An Amazon fulfillment center. Photo: Paul Hennessy/NurPhoto via Getty Images

Amazon is beefing up its Prime membership offering, moving from free 2-day shipping to 1-day.

Why it matters: Retailers are already racing to come close to Amazon's shipping prices and speeds. This will squeeze competition even further.

Context: Amazon has over 100 million Prime members in just the U.S., and there are currently about 100 million products on its site that are eligible for free 2-day shipping.

Details: CFO Brian Olsavsky told analysts the company expects the offering to cost $800 million in the second quarter. He said he expects the move to make Prime even "stickier." Cutting delivery times in half "will open up a lot of potential purchases," Olsavsky said.

The big picture: Amazon reported $7.09 in earnings per share for the first quarter of 2019, plowing through analysts' expectations of $4.72.

  • The e-commerce behemoth saw $59.7 billion in sales this quarter — a 17% jump from Q1 2018.
  • Revenue for its cloud business, AWS, was $7.7 billion. Both revenue figures were in line with analysts expectations.

What's happening:

  • Amazon saw fatter profit margins this quarter, leading to stronger than expected earnings per share. The company reported a record $3.6 billion in net income — more than double last year's $1.6 billion.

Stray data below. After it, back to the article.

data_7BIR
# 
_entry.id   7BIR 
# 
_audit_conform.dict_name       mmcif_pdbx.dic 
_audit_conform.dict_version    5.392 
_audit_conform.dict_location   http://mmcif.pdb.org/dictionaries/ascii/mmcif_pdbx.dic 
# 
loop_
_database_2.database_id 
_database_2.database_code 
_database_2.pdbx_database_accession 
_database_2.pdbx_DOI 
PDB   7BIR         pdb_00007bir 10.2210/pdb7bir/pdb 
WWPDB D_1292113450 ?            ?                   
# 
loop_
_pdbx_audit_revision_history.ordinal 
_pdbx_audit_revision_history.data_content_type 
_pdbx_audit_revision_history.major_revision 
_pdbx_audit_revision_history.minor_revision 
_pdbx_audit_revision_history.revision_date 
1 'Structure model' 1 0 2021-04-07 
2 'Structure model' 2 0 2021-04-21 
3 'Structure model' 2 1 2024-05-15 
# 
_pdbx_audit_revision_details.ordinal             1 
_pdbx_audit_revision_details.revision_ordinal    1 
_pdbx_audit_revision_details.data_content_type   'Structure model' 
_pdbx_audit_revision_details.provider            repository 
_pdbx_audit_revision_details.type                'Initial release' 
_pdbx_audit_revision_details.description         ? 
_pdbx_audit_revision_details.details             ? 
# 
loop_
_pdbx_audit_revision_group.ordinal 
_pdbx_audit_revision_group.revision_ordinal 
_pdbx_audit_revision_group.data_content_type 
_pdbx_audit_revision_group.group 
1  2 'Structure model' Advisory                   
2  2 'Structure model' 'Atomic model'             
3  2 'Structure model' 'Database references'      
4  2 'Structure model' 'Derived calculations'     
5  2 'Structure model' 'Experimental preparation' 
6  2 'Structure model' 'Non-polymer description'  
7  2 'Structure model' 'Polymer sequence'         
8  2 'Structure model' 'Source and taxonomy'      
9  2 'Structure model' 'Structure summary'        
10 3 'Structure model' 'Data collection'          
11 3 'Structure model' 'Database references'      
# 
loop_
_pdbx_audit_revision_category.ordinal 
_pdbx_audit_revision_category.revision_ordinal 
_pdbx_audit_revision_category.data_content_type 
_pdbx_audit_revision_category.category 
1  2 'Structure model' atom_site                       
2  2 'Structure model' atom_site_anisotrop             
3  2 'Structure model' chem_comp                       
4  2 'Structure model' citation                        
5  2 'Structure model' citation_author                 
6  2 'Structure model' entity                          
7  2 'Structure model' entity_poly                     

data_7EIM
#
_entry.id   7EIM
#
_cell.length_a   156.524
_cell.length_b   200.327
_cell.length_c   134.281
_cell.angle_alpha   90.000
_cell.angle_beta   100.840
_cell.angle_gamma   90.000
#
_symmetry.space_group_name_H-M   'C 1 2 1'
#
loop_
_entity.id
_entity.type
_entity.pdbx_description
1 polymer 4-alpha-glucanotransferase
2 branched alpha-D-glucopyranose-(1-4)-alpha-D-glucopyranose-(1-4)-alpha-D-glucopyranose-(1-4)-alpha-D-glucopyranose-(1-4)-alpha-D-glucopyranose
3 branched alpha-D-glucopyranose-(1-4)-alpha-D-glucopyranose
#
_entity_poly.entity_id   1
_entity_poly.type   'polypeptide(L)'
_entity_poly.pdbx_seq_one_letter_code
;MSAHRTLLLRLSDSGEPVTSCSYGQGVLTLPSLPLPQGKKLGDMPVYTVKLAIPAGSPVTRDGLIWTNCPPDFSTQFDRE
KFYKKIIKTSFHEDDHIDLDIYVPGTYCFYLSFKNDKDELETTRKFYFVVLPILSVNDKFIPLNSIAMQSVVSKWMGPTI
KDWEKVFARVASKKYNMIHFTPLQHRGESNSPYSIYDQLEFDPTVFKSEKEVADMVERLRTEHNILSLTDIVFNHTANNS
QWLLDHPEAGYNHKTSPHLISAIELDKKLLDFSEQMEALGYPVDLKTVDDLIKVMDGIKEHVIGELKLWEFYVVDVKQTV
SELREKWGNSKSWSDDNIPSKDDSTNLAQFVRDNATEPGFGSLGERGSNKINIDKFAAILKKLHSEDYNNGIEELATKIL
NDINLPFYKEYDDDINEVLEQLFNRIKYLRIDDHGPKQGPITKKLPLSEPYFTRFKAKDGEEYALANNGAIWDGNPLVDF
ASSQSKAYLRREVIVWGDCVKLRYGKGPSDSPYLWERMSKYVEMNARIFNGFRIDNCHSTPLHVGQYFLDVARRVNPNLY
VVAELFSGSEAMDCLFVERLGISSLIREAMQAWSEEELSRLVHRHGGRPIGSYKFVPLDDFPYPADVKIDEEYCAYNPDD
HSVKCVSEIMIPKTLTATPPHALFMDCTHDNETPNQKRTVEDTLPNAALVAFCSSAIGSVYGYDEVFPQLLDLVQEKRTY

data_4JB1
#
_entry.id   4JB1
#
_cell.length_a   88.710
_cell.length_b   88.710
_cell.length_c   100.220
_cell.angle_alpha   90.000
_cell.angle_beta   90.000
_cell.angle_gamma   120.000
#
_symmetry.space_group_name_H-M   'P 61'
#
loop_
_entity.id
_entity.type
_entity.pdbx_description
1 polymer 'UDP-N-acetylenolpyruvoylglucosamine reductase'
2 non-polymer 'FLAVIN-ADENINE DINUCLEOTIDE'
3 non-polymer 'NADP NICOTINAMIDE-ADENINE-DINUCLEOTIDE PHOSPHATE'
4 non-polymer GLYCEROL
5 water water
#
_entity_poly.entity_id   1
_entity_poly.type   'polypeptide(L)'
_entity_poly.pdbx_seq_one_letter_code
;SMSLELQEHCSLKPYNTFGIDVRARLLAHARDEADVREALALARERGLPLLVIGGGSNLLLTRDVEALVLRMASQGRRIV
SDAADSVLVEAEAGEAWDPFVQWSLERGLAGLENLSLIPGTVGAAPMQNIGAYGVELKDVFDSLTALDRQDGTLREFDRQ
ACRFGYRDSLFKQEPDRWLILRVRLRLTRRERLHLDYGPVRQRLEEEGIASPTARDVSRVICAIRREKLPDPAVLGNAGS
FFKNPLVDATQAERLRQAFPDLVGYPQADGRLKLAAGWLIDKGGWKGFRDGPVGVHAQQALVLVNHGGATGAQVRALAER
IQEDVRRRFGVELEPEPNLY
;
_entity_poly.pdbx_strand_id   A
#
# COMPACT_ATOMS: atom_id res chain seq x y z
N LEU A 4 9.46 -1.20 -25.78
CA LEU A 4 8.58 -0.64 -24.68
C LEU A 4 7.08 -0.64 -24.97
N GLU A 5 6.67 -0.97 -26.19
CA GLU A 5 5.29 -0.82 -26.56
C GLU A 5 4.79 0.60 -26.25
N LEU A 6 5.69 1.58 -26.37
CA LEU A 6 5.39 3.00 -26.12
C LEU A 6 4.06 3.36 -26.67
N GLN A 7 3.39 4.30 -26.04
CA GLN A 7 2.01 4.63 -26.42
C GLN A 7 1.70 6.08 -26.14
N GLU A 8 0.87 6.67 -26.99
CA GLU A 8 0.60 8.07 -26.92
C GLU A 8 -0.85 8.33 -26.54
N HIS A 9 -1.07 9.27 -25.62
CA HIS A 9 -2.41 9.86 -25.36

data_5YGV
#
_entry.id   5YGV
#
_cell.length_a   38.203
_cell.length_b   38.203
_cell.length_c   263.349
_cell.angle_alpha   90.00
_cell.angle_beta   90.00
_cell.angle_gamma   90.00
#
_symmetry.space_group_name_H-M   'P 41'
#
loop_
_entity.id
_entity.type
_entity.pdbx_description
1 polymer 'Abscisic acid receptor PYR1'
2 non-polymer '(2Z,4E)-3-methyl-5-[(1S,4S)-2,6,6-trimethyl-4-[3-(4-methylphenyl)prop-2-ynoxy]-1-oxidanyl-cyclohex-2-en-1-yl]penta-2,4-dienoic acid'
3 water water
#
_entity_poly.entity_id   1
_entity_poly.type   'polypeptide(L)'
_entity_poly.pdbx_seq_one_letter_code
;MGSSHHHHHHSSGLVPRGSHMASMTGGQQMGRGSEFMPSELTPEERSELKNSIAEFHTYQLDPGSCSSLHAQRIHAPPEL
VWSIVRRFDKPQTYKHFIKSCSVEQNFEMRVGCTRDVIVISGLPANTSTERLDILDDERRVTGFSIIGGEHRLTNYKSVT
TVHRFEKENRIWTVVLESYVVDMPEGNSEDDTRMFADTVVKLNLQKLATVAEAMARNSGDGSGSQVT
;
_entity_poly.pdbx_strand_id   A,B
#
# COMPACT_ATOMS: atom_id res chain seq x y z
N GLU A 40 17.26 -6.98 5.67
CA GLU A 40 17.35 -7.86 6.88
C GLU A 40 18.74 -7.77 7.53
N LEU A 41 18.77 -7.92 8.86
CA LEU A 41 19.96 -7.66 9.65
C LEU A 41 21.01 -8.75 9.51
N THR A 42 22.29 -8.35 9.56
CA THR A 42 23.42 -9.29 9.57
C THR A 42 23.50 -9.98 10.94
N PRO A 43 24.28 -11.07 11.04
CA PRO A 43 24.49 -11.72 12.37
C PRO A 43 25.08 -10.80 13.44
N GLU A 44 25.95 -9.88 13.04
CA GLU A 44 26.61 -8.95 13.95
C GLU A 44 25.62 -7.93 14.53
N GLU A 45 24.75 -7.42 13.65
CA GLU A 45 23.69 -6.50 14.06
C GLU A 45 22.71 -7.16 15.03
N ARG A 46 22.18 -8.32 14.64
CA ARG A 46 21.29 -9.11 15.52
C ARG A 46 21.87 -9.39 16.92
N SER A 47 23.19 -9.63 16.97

• AWS profits were $2.2 billion, up about 57% from $1.4 billion last year.
  • Amazon also shrunk its losses internationally and doubled operating profits in North America, per the earnings release.

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Photo illustration: Aïda Amer/Axios. Photo: Jim Watson/AFP via Getty Images

President Trump said twice Monday that the U.S. Treasury would need to get a portion of the sale price of TikTok, as a condition of regulatory approval.

Why it matters: This is akin to extortion — the sort of thing you'd expect to hear on a wiretap, not from the White House in front of reporters.

Ford names James Farley as new CEO amid ongoing turnaround effort

James Hackett, left, is retiring as Ford CEO. Jim Farley, right, takes over Oct. 1. Photo: Ford

Ford announced Tuesday that James Farley will take over as its next CEO, replacing James Hackett, 65, who is retiring after three years in the job.

Why it matters: It leaves Farley to complete the company's ongoing turnaround effort. The transition will be that much harder as the industry tries to navigate the coronavirus-induced economic slowdown which shuttered Ford plants for two months on the eve of some of its most important vehicle launches.

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Watch the full "Axios on HBO" interview with President Trump

In this episode of “Axios on HBO”, President Trump discusses his handling of the coronavirus pandemic, the upcoming election and much more with National Political Correspondent Jonathan Swan.

The interview was filmed on Tuesday, July 28 and aired Monday, Aug. 3 on HBO.